One thing I’ve mentioned recently but not gone into great detail about is my mental health. As I’ve said before, round about my 25th Birthday something just clicked in my mind. I began hearing and seeing things differently. And for the first time in about 15 years, I started to feel genuinely happy. I know it’s shocking to suggest that I’ve been depressed since the age of ten, however, when you live with multiple invisible disabilities, it’s hard not to be. So here’s a blog expanding on where I’m at mentally.
Where I was
I’ve been labelled negatively most of my life. To put this into perspective, I’ve been doing some actual research work recently and one thing I discovered is that a large benefit of autism diagnosis is self-understanding. When discussing this, my colleague asked me how I saw myself before I got my diagnosis and the only thing I could think of was ‘naughty’ and ‘bad’. For almost 16 years of my life, that, along with epilepsy, was all I had to describe myself. This merged with constant failures to meet my own and society’s expectations lead me to pure pessimism.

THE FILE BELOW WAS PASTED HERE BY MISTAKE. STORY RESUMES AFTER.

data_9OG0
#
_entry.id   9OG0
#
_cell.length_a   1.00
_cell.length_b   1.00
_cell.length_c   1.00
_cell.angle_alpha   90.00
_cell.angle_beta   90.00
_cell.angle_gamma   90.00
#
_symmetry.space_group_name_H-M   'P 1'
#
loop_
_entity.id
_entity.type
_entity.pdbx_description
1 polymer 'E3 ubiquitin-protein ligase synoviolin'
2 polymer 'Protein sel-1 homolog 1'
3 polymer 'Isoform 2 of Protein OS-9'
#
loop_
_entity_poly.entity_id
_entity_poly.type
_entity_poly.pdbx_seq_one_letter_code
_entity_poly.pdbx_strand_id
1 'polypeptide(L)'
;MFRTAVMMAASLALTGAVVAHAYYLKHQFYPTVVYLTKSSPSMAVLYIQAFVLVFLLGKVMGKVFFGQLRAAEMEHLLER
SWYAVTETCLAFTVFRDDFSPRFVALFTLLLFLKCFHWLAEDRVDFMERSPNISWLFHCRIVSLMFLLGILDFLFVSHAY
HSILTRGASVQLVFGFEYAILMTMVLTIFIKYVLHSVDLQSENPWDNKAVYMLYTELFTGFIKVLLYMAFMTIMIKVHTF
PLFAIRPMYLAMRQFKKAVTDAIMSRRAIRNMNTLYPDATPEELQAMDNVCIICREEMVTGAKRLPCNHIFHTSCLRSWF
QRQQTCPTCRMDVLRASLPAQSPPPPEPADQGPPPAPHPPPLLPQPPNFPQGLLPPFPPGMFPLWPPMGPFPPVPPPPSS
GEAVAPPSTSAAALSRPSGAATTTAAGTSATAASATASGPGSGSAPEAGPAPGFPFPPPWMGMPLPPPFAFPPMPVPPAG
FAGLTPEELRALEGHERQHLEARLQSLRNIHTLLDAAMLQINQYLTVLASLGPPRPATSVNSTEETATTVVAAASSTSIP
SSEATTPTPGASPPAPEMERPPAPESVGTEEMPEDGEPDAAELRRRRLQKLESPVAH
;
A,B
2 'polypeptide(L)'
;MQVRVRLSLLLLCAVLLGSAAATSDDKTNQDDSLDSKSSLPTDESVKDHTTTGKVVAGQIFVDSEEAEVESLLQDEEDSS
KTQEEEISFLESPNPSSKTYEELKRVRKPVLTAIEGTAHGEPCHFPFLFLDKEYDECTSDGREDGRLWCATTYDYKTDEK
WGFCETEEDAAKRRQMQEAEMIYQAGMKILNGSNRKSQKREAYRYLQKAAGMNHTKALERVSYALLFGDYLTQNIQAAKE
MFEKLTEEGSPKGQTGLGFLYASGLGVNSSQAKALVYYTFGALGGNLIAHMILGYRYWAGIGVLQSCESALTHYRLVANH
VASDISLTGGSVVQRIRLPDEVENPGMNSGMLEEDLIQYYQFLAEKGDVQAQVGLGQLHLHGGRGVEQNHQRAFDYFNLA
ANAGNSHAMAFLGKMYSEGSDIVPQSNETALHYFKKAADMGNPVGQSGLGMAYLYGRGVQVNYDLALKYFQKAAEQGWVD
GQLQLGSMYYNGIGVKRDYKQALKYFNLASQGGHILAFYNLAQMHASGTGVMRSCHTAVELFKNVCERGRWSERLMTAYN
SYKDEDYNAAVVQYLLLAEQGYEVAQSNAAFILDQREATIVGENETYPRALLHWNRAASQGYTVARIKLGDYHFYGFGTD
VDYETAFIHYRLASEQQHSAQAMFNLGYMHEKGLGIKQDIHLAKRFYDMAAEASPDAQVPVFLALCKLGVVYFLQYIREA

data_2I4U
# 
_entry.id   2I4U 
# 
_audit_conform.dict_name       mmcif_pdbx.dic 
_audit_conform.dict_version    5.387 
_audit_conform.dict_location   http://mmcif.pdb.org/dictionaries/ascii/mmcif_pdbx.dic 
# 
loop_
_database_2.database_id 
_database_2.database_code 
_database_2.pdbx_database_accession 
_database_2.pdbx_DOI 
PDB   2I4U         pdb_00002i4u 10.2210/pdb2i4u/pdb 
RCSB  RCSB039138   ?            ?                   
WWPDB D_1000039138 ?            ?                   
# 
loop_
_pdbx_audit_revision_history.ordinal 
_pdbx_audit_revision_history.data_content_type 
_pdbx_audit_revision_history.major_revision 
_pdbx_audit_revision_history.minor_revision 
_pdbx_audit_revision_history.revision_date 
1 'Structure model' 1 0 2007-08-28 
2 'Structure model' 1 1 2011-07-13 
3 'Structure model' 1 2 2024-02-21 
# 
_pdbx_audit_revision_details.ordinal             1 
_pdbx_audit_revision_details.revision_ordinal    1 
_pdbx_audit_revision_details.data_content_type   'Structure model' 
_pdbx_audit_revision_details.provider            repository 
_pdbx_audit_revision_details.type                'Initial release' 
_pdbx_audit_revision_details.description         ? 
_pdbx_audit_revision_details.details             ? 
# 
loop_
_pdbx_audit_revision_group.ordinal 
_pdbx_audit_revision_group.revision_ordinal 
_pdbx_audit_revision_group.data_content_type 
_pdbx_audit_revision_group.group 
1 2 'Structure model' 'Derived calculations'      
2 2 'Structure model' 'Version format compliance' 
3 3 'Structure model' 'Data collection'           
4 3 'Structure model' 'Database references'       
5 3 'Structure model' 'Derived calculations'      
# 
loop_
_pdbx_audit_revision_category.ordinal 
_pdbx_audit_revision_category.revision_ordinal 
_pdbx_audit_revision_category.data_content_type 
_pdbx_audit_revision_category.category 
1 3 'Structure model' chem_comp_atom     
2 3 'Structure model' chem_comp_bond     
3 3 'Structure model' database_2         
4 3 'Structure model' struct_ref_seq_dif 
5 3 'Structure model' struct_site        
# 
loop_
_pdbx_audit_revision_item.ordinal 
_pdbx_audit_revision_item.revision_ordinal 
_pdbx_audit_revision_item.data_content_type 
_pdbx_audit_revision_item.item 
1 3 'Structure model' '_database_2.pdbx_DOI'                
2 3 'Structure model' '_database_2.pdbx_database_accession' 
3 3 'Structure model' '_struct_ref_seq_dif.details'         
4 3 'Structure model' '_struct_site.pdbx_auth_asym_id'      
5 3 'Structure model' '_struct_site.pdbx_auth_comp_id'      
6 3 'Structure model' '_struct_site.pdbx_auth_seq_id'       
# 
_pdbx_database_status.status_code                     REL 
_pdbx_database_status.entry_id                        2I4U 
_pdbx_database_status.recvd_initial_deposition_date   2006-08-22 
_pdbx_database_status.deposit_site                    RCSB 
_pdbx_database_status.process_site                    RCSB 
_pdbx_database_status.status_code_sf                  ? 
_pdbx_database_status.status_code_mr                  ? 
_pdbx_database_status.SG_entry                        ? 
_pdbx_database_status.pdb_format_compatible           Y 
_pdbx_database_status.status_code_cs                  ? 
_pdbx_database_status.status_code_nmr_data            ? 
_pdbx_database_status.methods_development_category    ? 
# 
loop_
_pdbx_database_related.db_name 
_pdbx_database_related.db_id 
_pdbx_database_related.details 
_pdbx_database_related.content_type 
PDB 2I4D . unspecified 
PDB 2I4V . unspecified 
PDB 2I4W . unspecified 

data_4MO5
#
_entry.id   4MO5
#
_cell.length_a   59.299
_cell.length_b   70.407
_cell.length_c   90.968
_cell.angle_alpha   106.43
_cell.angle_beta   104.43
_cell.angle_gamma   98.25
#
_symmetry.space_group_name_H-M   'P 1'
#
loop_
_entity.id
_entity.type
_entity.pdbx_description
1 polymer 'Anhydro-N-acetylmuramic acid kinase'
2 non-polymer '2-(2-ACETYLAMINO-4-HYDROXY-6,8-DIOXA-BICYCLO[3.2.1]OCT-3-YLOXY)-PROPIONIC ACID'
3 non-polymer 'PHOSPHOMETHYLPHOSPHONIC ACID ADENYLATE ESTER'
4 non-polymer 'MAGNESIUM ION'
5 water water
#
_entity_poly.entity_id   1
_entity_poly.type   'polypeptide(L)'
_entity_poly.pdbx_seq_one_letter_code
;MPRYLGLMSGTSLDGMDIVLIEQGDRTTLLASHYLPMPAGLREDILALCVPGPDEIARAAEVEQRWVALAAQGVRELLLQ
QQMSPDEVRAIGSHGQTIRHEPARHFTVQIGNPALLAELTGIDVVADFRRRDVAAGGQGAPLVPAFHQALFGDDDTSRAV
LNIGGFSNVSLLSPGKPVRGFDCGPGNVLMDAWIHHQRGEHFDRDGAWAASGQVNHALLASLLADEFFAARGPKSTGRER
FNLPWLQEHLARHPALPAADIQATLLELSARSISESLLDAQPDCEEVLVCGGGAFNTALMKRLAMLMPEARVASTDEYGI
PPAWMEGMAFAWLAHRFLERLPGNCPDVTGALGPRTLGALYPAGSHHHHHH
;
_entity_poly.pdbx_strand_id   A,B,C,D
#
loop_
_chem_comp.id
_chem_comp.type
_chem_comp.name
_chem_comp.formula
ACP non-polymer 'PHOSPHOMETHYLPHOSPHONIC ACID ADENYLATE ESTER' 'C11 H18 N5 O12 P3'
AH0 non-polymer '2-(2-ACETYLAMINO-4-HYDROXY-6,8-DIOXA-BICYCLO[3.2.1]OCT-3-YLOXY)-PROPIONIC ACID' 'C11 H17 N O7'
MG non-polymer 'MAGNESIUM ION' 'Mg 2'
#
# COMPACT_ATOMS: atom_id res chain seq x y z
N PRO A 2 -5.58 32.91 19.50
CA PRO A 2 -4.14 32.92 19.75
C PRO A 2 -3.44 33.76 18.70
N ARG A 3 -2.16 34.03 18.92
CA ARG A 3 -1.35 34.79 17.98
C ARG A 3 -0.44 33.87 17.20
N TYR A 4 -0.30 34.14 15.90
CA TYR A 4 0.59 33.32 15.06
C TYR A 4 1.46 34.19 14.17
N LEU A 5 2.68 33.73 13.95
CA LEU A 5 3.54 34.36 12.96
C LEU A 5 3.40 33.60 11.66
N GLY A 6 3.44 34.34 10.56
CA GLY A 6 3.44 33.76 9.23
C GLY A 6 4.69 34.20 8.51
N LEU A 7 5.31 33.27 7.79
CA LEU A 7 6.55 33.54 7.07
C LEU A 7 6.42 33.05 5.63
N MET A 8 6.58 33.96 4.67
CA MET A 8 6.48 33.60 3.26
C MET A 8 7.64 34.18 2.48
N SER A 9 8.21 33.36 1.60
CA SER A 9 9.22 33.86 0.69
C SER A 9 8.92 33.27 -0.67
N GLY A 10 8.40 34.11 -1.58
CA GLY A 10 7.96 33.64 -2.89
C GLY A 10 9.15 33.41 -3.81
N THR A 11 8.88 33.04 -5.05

Nothing ever seemed to go my way and no one was ever willing to help. I felt so marginalised and disliked that I stopped even trying. I’d been hurt and turned away by so many people that I couldn’t see a situation in which anyone would ever say yes. And I knew one more ‘no’ could very easily push me over the edge. I developed such an intense fear of rejection that not only did I stop applying for jobs and asking people for help, but I stopped opening emails even when they were likely positive responses. Anything good felt like it had to be a fluke and I had zero self-worth because I was unable to accept praise from others without assuming they were mocking me.